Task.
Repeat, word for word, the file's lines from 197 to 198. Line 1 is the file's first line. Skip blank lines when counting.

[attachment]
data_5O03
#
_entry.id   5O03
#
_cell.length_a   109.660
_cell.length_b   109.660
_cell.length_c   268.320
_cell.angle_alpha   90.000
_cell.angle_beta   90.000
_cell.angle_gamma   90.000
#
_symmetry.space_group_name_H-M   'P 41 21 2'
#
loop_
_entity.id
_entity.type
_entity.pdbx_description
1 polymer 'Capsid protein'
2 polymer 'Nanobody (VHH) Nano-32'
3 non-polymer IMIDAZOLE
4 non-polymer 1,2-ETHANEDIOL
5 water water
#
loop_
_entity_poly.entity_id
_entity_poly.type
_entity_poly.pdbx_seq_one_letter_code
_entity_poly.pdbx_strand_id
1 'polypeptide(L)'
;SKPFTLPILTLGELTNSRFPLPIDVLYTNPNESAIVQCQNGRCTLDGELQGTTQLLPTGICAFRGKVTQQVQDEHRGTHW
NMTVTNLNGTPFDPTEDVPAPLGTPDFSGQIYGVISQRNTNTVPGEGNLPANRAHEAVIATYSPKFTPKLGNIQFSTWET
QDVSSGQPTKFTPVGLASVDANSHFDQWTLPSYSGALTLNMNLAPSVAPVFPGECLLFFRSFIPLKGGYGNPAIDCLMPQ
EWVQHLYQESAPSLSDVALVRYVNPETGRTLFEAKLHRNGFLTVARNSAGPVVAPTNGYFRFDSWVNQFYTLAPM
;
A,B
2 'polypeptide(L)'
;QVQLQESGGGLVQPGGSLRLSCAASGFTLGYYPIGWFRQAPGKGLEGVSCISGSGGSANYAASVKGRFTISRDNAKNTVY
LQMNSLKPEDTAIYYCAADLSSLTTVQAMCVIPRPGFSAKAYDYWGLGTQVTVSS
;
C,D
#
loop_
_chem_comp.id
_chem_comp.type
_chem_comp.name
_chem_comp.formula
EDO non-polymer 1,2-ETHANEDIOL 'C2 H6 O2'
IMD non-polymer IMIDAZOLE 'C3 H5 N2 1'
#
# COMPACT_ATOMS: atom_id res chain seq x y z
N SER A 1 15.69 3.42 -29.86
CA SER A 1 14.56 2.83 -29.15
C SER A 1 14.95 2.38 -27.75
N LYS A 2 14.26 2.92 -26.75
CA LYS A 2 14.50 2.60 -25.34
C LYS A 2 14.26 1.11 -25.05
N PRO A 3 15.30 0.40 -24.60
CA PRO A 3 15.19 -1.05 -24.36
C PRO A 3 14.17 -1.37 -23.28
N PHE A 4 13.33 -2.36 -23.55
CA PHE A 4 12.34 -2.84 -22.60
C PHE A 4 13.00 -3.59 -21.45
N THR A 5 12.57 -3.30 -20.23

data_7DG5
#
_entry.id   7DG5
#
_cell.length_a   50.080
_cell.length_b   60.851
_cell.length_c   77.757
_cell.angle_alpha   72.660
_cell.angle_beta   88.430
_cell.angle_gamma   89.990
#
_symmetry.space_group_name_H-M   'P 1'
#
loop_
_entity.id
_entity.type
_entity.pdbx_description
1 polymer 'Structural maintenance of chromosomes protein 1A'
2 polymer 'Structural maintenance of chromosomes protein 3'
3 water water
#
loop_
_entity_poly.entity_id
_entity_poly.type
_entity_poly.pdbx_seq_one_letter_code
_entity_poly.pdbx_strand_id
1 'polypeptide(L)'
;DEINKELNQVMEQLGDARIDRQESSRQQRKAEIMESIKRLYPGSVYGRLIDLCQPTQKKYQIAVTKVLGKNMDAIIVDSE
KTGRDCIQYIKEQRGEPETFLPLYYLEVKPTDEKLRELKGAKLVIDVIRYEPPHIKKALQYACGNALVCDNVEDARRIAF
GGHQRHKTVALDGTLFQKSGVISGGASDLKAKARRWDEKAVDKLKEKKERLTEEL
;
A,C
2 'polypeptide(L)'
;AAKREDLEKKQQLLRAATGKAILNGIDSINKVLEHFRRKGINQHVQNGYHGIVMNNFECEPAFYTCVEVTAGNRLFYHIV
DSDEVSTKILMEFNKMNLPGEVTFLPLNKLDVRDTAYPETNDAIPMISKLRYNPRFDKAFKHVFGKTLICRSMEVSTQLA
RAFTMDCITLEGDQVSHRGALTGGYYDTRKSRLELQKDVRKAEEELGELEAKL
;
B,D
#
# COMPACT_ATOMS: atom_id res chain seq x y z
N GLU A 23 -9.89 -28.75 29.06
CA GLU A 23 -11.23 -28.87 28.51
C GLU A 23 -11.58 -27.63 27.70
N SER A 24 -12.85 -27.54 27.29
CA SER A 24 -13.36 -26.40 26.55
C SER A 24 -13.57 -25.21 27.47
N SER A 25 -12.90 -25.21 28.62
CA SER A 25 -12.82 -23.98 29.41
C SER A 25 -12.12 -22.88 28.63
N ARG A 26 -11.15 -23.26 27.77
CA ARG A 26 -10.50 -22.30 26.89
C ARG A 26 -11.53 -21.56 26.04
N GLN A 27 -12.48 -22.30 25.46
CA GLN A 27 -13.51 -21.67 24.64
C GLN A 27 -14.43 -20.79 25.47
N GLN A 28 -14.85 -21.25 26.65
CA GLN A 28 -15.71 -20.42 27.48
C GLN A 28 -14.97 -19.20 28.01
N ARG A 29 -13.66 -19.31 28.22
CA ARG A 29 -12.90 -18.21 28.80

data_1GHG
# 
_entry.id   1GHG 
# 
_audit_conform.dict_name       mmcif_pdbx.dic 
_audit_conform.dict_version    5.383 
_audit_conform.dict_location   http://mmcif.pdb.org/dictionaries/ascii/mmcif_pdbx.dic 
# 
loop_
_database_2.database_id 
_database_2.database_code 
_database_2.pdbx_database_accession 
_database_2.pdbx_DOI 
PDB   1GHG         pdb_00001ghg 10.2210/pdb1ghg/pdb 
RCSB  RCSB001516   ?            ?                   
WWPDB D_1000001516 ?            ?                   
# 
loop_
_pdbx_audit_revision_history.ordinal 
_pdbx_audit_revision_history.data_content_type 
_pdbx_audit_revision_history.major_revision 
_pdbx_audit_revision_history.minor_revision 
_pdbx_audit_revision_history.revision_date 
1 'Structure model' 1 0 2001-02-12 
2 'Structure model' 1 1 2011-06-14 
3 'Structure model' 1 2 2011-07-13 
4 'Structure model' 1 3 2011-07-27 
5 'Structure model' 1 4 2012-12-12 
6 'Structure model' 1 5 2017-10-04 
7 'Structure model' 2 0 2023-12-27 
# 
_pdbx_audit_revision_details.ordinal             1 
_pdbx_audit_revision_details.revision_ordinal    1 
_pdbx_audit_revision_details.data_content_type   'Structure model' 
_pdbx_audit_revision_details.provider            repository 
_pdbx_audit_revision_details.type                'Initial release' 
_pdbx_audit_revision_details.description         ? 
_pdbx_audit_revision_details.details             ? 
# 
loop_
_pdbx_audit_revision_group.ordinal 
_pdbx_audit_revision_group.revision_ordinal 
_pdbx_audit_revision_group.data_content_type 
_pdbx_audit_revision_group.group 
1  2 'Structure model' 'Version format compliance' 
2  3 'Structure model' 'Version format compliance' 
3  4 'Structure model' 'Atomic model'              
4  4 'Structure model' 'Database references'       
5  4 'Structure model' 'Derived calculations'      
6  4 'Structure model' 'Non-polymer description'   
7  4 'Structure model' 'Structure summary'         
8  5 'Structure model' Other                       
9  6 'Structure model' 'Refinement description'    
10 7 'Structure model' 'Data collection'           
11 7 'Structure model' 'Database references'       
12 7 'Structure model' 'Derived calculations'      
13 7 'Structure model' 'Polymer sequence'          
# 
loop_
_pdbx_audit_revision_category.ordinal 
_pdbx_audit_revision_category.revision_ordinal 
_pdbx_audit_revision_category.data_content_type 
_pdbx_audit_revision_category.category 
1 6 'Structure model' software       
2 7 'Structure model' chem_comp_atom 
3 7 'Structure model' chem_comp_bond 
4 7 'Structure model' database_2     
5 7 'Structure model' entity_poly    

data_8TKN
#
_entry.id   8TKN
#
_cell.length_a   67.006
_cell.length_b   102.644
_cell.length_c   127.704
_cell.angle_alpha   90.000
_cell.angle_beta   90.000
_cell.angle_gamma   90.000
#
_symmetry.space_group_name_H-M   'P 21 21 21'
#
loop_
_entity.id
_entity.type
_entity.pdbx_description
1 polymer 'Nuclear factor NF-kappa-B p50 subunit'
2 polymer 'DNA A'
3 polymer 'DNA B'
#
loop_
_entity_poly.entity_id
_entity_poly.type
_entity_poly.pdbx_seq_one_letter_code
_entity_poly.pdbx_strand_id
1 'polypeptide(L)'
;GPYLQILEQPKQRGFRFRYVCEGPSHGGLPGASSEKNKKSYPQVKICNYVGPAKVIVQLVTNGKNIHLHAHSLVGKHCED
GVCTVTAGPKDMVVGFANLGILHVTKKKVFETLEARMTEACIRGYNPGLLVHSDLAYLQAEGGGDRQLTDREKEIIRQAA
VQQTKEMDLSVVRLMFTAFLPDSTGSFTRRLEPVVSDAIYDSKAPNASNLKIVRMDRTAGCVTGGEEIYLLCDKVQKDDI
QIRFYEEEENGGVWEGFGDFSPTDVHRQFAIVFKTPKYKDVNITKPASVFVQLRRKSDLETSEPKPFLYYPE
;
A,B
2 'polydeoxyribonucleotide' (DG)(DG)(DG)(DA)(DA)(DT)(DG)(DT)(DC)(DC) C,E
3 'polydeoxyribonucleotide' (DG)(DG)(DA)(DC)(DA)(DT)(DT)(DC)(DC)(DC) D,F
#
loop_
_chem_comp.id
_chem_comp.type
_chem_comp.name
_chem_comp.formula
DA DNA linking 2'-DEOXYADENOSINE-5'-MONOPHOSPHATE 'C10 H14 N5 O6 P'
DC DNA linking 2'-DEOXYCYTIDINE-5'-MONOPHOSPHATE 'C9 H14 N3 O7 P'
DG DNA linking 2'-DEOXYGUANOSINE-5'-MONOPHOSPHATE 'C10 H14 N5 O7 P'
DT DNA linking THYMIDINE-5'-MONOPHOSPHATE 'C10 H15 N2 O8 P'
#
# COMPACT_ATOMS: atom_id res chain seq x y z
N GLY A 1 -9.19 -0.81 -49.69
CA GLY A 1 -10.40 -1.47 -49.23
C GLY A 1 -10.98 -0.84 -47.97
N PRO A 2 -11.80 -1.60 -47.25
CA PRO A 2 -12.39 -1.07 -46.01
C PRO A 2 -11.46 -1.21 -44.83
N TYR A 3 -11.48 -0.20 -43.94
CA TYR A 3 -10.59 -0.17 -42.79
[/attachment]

_cell.length_b   102.644
_cell.length_c   127.704